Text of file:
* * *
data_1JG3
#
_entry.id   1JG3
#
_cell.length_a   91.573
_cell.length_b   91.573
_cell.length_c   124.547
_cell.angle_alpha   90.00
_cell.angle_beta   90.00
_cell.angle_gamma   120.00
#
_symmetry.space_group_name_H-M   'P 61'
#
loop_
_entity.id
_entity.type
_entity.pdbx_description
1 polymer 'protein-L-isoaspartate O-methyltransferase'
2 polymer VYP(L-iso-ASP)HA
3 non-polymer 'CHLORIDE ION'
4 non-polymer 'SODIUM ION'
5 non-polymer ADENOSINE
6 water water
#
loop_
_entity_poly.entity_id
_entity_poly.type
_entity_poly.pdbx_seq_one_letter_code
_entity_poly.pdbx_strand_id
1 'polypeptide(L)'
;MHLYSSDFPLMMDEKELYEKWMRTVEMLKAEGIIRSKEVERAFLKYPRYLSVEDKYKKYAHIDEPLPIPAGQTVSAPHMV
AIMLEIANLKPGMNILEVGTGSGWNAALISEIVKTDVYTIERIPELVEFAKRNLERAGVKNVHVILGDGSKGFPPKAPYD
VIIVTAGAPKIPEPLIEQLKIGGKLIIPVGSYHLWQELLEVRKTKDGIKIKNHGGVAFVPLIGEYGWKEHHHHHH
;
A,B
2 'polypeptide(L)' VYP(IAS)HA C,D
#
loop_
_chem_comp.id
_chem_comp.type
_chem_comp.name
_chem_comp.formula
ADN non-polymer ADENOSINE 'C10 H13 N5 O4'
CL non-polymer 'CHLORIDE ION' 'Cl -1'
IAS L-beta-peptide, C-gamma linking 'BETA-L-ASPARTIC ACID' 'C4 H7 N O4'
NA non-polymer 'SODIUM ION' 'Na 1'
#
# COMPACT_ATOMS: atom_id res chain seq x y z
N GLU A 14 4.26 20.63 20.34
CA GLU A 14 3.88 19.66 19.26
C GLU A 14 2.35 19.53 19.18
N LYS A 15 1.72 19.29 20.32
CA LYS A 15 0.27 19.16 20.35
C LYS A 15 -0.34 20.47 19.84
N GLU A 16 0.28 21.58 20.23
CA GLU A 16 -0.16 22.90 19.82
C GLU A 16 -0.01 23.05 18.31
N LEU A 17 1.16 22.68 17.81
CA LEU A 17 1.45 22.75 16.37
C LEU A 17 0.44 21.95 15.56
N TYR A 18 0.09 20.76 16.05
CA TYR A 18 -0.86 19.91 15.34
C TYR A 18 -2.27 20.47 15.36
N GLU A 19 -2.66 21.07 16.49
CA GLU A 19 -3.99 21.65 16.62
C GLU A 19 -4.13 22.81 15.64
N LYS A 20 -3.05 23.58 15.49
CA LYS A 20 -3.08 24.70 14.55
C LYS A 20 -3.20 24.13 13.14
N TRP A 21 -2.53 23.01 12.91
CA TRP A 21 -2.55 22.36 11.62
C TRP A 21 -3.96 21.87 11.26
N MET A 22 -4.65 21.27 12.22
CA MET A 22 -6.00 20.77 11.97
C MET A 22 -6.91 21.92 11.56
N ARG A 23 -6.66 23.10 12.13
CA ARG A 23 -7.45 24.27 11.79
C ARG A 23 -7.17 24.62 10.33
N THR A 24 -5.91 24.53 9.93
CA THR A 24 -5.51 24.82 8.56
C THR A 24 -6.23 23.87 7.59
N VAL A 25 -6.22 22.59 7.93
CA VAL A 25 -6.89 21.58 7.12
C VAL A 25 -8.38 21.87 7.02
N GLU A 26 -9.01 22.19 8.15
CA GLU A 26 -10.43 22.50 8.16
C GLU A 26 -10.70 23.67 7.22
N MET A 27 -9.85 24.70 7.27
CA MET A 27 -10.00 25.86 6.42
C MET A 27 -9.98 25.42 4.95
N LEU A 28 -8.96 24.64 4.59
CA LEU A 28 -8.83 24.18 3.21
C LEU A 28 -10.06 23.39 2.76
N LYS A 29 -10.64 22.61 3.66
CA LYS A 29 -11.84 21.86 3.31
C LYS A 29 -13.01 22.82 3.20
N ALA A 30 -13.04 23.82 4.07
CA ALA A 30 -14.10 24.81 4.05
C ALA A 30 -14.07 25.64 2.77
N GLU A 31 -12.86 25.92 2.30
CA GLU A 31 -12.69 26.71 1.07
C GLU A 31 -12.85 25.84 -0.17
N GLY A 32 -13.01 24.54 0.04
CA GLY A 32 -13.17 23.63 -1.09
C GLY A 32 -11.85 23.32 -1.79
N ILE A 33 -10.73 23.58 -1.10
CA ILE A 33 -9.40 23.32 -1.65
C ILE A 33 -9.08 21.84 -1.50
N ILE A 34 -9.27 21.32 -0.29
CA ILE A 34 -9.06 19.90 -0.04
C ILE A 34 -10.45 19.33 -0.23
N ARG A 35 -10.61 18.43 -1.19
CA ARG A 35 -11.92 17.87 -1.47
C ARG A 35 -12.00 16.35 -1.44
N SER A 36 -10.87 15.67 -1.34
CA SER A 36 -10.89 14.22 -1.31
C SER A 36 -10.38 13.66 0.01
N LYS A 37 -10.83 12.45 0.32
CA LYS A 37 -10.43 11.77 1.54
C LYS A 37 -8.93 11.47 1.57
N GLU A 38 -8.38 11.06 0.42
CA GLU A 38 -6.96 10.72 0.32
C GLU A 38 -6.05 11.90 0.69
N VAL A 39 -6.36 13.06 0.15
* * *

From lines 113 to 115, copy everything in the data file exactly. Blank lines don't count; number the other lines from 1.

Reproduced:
CA ARG A 35 -11.92 17.87 -1.47
C ARG A 35 -12.00 16.35 -1.44
N SER A 36 -10.87 15.67 -1.34